By Nayanima Basu, The Hindu BusinessLine | JUNE 27, 2017
India’s Intellectual Property Rights (IPR) and patent law enforcement as well New Delhi’s decision to cap prices of medical devices remained a contentious issue with the US even during Prime Minister Narendra Modi’s visit to Washington DC.
“IPR has been flagged as the biggest concern that the US has with India during the trade policy review and during the visit,” said an official requesting anonymity. “The biggest stumbling block is its enforcement. It is a major roadblock when it comes to attracting high-technology transfers from the US, which in turn impacts investments.”
Issues related to IPR and patents were raised by the US trade authorities during a recent review of the Indian trade policy. Consequently, it was escalated at the level of senior officials of the Trump administration during Modi’s visit to Washington, diplomatic sources told BusinessLine.
Although this is not the first time the US has criticised India on its IPR and patents enforcement mechanism, the Trump government has made it one of its topmost priorities and conflated it with the issue of big-ticket investments in India, sources said.
The main difference between the two sides stems from the fact that while the US sees IPR purely from the commercial point of view, India sees it as a development measure. Apparently, during the delegation-level talks, India informed the US that it has taken all necessary measures to strictly enforce laws relating to IPR.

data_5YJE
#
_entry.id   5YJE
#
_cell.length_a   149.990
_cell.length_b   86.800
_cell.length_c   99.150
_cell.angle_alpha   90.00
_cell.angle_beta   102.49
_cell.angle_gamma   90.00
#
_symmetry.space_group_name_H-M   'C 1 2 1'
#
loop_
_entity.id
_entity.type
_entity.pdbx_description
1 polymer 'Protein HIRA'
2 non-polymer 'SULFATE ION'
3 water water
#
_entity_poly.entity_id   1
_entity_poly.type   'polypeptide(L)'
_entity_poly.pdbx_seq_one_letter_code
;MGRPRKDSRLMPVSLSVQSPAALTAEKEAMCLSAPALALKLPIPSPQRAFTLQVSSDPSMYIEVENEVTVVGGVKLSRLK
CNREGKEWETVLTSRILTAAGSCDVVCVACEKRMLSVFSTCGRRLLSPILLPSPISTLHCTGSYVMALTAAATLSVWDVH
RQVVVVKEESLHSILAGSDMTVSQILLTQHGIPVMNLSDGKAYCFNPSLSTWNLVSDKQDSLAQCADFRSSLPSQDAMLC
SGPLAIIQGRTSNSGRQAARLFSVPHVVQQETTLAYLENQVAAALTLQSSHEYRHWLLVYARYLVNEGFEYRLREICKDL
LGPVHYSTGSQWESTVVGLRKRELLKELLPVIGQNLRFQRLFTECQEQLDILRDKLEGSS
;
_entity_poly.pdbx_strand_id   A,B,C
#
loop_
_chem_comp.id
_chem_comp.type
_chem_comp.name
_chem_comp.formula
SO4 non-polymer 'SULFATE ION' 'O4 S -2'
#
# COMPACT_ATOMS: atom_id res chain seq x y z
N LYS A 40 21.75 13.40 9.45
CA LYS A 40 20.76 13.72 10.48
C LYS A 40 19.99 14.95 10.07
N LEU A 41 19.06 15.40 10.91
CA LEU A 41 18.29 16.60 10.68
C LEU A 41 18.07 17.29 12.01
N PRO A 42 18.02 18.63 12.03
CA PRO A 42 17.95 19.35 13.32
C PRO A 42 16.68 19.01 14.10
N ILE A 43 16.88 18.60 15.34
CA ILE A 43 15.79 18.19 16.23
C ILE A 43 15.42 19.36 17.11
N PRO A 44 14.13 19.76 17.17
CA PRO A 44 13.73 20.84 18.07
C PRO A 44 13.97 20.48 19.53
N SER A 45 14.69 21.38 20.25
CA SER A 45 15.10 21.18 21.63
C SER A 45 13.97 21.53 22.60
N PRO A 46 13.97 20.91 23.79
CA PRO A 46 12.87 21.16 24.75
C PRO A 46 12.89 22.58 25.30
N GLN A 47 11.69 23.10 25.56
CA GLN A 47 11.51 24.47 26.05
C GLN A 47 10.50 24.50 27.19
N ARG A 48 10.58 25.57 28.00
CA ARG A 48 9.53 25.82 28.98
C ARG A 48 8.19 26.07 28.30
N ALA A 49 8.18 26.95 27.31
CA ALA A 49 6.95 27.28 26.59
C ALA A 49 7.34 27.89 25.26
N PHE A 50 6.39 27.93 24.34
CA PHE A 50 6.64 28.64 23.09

“From the halls of Congress to the Trump administration, US leaders have placed emphasis on ensuring American innovation is respected abroad. In India, that includes strengthening Intellectual Property standards to address issues with patentability, computer-related inventions, and copyright infringement,” said Patrick Kilbride, Vice-President of International Intellectual Property for the US Chamber of Commerce’s Global Intellectual Property Centre.
Price caps rankle
It appears that the US has also complained about the recent steps taken by the government to impose a price cap on medicines and medical devices. It has also complained to the Indian authorities of the rampant patent violations and capacity deficiencies in effectively implementing laws, sources said.
In fact, just a day before Modi landed in the US, a letter was sent to President Donald Trump by US Congressional trade leaders signed by the chairs and ranking members of the Senate Finance Committee Orrin Hatch and Ron Wyden, and House Ways & Means Committee’s Kevin Brady and Richard Neal.
“While increased high-level dialogues between Prime Minister Modi and President Trump and other government agencies are welcome, they must result in concrete reforms that resolve roadblocks fully in order to achieve real market access gains,” said Linda Dempsey, Vice-President for International Economic Affairs at the National Association of Manufacturers.